Pakistan’s Central Bank Calls India’s Cash War ‘Extreme’
Pakistan’s central bank Governor Ashraf Mahmood Wathra called India’s shock clampdown on cash an “extreme” step to boost financial inclusion, tax collection and battle graft, as the neighboring nation implements its own plans to double the number of people using banks within four years.
“To my imagination that is a very, very extreme measure,” Wathra, 61, said in an interview after speaking at a Bloomberg forum in Karachi on Wednesday. “It’s the enabling environment which has to get better in the economy.”
Narendra Modi, the prime minister of Pakistan’s arch-rival India, invalidated 500 rupee and 1,000 rupee bills ($15) in a single move announced Nov. 8, sucking out 86 percent of the nation’s currency in circulation.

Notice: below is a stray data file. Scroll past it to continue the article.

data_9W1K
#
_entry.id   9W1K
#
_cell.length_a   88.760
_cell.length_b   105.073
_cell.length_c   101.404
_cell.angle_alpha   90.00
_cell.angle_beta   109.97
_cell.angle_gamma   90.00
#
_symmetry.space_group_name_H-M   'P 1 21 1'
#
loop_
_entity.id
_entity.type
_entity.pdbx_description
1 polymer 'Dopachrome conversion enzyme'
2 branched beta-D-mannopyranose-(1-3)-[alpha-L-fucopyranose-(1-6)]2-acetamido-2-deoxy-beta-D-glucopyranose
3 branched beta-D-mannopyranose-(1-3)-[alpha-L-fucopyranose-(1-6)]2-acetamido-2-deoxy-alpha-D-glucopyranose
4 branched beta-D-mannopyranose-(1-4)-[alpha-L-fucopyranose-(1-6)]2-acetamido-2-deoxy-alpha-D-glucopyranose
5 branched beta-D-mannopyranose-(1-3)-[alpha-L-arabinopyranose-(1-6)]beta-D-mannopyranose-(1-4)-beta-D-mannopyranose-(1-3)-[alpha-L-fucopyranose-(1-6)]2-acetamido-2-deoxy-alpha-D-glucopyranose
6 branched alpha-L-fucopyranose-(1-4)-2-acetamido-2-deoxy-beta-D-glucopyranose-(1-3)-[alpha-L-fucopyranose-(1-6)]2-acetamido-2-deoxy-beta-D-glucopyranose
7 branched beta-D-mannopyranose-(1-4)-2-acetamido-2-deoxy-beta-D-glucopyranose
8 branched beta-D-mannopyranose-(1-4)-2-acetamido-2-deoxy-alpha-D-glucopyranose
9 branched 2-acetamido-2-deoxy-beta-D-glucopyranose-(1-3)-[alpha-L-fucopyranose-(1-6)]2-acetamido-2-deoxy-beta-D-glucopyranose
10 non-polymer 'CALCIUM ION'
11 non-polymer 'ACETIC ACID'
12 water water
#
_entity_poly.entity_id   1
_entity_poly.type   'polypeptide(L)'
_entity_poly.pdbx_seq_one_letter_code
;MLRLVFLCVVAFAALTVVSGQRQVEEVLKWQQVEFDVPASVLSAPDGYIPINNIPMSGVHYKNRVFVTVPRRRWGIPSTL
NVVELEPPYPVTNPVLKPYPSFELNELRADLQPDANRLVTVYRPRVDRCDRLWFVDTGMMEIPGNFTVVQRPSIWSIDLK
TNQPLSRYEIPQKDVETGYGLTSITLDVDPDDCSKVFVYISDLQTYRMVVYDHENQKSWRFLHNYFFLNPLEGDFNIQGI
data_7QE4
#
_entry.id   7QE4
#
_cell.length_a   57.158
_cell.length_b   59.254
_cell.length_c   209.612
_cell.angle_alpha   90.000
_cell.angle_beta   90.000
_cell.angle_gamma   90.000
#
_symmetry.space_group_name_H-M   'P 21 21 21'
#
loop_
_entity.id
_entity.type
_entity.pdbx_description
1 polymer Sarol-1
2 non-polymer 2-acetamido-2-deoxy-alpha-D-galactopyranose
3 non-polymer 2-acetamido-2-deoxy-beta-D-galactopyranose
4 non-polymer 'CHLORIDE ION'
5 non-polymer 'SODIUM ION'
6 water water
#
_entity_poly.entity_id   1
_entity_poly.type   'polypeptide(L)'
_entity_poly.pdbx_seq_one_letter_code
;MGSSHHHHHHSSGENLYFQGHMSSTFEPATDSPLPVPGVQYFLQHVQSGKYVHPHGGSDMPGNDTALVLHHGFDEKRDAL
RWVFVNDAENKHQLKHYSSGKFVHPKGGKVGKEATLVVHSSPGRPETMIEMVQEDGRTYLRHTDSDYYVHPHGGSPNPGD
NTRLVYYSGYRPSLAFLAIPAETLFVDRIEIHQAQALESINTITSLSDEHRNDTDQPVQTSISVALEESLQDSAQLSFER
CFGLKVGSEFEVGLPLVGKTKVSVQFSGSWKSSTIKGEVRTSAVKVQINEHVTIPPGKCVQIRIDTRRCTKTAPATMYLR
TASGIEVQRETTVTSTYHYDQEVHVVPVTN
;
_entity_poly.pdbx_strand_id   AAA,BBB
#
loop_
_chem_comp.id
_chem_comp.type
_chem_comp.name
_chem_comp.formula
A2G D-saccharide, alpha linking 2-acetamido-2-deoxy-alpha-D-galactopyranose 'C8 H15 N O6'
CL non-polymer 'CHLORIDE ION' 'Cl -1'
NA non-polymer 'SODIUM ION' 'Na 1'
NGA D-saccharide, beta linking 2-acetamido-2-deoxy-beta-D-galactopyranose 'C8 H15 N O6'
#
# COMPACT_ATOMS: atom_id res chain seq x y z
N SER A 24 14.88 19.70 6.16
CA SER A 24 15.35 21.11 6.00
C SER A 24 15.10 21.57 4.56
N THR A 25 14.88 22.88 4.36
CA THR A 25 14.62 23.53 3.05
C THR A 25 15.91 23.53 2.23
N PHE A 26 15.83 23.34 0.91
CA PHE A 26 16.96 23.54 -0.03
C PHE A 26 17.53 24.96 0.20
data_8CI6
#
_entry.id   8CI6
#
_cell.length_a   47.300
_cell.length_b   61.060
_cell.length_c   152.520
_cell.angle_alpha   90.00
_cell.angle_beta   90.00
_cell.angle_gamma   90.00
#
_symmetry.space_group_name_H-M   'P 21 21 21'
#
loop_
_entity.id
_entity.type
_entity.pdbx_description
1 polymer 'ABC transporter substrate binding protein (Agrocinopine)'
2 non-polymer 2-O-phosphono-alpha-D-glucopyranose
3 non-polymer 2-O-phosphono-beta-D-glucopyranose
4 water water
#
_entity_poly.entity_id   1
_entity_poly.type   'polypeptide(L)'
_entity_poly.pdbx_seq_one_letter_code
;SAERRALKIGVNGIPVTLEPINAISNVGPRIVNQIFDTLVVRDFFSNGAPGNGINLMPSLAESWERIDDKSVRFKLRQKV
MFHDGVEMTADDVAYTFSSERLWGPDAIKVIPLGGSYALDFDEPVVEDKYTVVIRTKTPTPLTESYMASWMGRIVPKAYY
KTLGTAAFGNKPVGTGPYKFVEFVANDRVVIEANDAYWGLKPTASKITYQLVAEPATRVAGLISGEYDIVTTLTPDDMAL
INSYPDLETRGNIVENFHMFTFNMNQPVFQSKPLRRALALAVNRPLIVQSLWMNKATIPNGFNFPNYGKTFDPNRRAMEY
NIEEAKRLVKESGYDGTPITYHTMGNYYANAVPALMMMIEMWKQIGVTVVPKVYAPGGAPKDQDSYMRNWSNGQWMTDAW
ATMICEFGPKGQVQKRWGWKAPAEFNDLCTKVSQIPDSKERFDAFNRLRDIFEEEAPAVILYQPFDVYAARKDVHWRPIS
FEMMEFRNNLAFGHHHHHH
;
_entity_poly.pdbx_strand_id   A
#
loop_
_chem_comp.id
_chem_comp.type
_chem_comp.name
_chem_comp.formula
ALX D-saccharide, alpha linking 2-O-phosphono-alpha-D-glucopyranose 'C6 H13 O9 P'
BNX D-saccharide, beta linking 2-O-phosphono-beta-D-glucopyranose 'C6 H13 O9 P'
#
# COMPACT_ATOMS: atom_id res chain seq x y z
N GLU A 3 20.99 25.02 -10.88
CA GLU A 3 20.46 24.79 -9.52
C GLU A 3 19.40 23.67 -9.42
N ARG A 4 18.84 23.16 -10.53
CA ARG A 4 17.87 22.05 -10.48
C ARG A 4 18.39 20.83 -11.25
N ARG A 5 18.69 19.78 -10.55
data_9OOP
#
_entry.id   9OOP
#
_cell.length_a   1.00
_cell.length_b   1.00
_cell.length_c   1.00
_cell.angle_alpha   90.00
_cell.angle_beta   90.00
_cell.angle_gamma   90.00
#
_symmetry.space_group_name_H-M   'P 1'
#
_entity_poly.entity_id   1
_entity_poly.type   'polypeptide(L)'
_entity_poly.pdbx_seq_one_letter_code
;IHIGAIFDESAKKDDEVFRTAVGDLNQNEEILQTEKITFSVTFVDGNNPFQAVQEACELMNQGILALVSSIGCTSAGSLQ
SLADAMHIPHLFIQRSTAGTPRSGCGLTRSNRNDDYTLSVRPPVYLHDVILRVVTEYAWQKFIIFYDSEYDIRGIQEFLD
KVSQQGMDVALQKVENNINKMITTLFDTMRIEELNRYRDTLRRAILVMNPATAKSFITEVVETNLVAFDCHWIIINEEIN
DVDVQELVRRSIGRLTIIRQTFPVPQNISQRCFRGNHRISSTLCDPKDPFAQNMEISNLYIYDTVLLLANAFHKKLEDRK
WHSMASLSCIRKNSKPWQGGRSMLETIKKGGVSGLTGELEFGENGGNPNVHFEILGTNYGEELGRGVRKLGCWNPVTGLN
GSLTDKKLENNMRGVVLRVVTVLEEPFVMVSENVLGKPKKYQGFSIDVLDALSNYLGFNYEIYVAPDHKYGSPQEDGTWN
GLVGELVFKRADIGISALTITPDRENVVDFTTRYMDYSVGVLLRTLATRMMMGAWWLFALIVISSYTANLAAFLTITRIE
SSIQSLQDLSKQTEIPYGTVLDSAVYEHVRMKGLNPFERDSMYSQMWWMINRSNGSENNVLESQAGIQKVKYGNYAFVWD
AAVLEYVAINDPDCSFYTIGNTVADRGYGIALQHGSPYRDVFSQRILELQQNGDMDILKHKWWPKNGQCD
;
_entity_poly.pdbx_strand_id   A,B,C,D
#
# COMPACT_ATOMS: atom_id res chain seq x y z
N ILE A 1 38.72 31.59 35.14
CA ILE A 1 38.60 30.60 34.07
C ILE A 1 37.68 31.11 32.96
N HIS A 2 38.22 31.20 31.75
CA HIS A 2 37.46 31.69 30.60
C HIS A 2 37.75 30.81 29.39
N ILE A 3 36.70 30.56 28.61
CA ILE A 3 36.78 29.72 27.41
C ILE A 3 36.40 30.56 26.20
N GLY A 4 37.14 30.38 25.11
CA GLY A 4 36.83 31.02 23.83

Described as the world’s most sweeping currency policy change in decades, the step has earned India’s government both admiration for its boldness and criticism for its chaotic execution, with queues spilling from banks in a country where cash dominates day-to-day life. Opinions are mixed on the impact on tax evasion and graft.